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Should investors be scared of heights?

Equities are scaling new peaks, driven by what appears to be a market-friendly first-round result in the French presidential elections and Trump’s renewed talk of tax cuts, but Eoin Murray, Head of Investment at Hermes Investment Management, warns that investors should look through the near-universal positivity for signs of risk.

In the US, for instance, the tech-toned Nasdaq breached 6,000 for the first time, while the Dow Jones retook the lofty 21,000 barrier it originally claimed this March.

But can risk assets sustain a rapid ascent to greater heights? Is there solid upwards-sloping ground past the escarpment, or do investors face an unexpected tumble down a crevasse?

History suggests that investing at such altitudes typically requires some high-tensile risk management strategies. Looking ahead, our range of risk measures indicates that, at the very least, investors should check their carabiners are screwed tight before climbing further.

Why peak crisis is always in view
One of the fundamental aims of risk management is to avoid drawdowns during crises. Over time, the investment industry has developed an array of downside risk management strategies and tools to mitigate the worst outcomes.

Crises, though, are assumed to be rare events – black swans, if you like – yet the data suggest that they are far more common. For example, as figure 1 illustrates, from 1965 to 2010 the International Monetary Fund (IMF) responded to no fewer than 70 systemic banking crises while inking 455 special lending agreements with institutions on the brink of collapse. It is clear that a financial crisis of some sort is always closer than expected.

Figure 1: Crises – what crises?

T4915_Turbulence_index_Future_Retruns

Source: IMF, Hermes as at April 2017

However, the magnitude and epicentre of the next crisis is unknown to even the most highly skilled risk managers. But we can look through the current environment to forecast the most likely conditions ahead.

For now, markets have priced in good weather: the risk of harsh conditions – glimpsed briefly through the gloom in early 2016 – has dropped from view but the current calm may mask the underlying market fragility.

In fact, the glare of optimism may make it even more challenging for investors to navigate the markets: as always, we think it is as important to gauge forward-looking ex-ante risk from as many angles as possible.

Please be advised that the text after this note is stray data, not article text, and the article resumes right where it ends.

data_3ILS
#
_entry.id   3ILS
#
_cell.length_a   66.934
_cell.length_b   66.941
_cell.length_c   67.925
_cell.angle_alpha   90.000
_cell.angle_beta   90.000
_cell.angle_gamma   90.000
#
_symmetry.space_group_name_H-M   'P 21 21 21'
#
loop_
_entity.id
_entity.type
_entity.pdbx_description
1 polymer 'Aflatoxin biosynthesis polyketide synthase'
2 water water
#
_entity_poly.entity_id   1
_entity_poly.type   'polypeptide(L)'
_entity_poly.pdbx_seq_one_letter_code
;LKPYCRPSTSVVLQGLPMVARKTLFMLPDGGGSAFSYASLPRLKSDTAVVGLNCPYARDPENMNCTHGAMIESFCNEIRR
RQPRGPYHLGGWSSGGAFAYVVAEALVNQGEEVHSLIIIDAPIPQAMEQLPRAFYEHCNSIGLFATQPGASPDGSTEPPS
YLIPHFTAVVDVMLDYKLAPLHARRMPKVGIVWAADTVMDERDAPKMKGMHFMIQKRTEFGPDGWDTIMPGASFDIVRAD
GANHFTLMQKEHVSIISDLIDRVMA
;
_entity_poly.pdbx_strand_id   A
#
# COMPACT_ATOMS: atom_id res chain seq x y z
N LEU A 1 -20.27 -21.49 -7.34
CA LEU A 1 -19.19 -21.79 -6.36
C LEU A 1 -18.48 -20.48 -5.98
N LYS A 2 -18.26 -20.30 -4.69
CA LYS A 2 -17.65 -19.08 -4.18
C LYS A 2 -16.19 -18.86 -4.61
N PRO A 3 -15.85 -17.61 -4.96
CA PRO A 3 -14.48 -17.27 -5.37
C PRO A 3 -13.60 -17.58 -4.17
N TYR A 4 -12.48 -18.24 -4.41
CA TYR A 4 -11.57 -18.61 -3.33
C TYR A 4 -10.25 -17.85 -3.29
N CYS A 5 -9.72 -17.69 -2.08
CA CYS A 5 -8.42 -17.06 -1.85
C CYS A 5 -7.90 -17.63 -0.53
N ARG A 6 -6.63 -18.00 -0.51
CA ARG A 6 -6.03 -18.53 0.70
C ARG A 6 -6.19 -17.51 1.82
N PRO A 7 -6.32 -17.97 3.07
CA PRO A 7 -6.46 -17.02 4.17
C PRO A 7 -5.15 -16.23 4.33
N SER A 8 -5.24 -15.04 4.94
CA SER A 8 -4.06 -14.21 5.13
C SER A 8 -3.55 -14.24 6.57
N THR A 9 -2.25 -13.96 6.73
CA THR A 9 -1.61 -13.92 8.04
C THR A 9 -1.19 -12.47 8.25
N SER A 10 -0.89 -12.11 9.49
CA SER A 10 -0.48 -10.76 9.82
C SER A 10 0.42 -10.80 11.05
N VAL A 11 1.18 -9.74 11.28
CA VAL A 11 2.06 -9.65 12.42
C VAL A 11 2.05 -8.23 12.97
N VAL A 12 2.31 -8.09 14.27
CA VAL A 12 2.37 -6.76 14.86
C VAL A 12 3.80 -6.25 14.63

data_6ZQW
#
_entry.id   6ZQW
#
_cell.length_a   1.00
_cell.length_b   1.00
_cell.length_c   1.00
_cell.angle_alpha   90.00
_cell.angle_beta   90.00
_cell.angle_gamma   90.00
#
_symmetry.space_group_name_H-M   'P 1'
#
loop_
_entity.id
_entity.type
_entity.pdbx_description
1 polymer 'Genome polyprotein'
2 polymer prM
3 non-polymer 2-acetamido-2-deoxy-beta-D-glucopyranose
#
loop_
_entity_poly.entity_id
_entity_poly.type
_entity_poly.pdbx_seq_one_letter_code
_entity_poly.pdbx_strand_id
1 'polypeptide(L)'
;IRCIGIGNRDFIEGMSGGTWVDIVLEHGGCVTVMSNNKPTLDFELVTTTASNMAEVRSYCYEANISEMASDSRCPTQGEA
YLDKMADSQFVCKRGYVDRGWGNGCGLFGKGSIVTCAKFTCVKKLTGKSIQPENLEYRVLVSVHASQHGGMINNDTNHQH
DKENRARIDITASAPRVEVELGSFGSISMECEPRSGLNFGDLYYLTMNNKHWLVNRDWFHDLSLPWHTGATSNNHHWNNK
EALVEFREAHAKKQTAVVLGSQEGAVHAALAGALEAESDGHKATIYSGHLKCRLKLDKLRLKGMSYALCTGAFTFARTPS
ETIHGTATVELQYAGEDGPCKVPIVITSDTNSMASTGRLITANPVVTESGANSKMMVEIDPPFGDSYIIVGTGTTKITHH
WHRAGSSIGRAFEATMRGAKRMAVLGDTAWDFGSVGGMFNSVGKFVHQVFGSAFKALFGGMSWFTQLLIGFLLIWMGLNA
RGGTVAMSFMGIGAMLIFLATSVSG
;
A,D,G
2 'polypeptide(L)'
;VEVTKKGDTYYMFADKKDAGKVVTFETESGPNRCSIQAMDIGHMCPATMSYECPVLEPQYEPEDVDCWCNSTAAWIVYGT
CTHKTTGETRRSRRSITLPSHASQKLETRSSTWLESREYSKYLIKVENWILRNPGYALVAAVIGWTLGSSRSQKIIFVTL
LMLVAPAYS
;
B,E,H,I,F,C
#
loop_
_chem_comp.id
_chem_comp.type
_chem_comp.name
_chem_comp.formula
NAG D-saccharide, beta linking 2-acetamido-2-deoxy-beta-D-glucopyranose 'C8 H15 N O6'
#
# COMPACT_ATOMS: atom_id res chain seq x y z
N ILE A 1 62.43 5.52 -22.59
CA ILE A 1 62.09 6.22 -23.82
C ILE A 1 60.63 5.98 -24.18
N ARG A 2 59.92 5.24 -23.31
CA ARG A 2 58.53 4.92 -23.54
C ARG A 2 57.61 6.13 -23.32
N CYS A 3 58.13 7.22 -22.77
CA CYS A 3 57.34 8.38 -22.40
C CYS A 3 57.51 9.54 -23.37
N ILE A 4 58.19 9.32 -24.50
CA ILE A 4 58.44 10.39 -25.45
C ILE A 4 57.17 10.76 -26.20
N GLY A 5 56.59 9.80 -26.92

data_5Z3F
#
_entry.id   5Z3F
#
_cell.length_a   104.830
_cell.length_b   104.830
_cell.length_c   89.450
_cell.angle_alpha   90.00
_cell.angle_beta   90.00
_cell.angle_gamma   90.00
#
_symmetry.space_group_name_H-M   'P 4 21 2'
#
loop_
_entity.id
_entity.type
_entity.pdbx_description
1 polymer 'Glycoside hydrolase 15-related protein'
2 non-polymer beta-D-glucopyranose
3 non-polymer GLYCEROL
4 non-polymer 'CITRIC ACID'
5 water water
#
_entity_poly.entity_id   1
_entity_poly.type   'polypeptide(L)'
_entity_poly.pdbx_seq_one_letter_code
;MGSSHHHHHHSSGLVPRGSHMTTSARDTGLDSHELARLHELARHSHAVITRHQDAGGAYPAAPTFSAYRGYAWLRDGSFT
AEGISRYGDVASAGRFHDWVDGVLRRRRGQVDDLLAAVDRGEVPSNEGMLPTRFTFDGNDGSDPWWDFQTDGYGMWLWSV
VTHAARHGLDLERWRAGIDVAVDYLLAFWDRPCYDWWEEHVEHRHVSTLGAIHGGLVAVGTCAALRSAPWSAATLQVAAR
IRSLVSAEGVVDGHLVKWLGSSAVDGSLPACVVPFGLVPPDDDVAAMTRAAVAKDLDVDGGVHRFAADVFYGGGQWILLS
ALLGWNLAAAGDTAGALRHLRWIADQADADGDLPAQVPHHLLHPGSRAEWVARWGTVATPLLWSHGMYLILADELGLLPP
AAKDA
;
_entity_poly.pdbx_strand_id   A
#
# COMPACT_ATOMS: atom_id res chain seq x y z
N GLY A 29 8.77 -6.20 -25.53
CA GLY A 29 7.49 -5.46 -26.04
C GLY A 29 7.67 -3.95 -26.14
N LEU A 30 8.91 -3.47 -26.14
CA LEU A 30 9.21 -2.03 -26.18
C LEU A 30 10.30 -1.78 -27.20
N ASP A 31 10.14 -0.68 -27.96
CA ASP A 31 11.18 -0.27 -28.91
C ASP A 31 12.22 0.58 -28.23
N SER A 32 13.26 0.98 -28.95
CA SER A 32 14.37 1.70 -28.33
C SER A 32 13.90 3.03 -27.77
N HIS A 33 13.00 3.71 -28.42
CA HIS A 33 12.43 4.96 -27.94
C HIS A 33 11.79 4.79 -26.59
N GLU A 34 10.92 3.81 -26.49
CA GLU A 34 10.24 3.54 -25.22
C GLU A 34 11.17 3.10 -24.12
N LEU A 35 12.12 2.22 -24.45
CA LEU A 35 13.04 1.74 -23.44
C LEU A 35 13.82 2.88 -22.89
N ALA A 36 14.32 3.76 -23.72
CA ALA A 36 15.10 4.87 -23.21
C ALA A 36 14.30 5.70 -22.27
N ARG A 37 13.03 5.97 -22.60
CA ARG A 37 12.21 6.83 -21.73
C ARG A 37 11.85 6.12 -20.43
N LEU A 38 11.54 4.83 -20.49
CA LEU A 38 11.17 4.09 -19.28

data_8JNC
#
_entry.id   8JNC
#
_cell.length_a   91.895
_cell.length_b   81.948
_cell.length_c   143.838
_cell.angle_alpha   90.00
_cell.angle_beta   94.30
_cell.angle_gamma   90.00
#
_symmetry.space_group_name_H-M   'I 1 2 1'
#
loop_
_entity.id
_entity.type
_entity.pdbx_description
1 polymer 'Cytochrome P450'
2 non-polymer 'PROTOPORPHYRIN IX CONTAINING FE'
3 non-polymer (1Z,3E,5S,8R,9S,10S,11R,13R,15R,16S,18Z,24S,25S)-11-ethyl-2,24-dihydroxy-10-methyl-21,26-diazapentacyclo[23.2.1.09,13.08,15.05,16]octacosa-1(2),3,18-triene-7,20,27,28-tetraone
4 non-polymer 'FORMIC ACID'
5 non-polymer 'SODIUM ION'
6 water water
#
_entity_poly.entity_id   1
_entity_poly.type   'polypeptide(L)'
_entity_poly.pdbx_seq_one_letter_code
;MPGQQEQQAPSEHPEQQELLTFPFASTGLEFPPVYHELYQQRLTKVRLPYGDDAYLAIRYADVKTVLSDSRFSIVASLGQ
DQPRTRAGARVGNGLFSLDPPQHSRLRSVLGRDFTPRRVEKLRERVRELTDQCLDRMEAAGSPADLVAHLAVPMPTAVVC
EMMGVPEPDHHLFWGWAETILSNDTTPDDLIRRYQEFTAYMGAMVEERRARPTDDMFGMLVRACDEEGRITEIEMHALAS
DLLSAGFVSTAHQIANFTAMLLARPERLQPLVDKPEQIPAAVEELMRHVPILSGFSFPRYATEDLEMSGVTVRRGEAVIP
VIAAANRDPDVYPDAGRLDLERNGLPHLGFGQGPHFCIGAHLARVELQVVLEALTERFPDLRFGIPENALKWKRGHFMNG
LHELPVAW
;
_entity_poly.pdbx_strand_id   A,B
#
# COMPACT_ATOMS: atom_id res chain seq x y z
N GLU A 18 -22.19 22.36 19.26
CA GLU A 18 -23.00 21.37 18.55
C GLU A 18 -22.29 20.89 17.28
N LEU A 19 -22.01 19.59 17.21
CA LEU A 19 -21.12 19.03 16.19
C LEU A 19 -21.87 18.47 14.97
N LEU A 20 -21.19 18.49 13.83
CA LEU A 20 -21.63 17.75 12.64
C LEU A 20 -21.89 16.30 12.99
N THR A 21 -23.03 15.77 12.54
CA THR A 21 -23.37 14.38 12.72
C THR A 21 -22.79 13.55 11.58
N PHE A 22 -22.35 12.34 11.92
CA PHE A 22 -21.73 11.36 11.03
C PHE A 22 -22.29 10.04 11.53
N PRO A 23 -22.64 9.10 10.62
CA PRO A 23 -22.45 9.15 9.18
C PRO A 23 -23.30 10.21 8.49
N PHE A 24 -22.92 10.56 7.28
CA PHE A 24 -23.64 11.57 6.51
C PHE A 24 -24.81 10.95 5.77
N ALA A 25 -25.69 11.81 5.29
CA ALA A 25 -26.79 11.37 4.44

Five points on the horizon: correlation surprise flashes a warning
We map the probability of future risk flare-ups based on statistical and qualitative research focused on five factors: volatility, correlation risk, liquidity risk, event risk and stretch risk – the degree to which assets are over- or under-priced compared to historical averages.

Our current quarterly warning signals come against a back-drop of continuing global political upheaval – albeit that the first-round French election may have soothed some nerves – and uncertainty about the how central banks may, or may not, wind back the unconventional monetary measures in place since the financial crisis. They are as follows:

Volatility: A likely uptick in volatility from a very low level, followed by spikes throughout the year

Correlation risk: A new correlation regime has not fully asserted itself yet, but changes are clearly afoot

Stretch risk: Different market variables get tighter and tighter – we can only hope that any unwind will be orderly

Liquidity risk: Liquidity concerns have returned to bond markets, with other asset classes representing a lower chance of illiquidity-induced contagion

Event risk: Expect policy uncertainty to dominate the headlines, along with market fragility

In short, these five indicators have yet to all flash red: but we do not, and should not, expect the future to reveal itself so easily. We need to look more closely at subtle changes in the data for clues.

For instance, our correlation surprise indicator – which measures the statistical unusualness of asset class relationships compared to historical averages – remained high throughout the quarter and rose steadily. This suggests that correlations are behaving unusually.

We feel that it is important to continue to watch the development of this signal. From time to time, we would expect false-positive signals, but we think it is wise to remain wary about any portfolio assumptions with respect to cross-asset relationships.

Based on our analysis, spikes in correlation surprise are more often than not followed by disappointing returns.

In the face of a bullish market mood, we remain modestly cautious – and have checked our safety gear is in good order.

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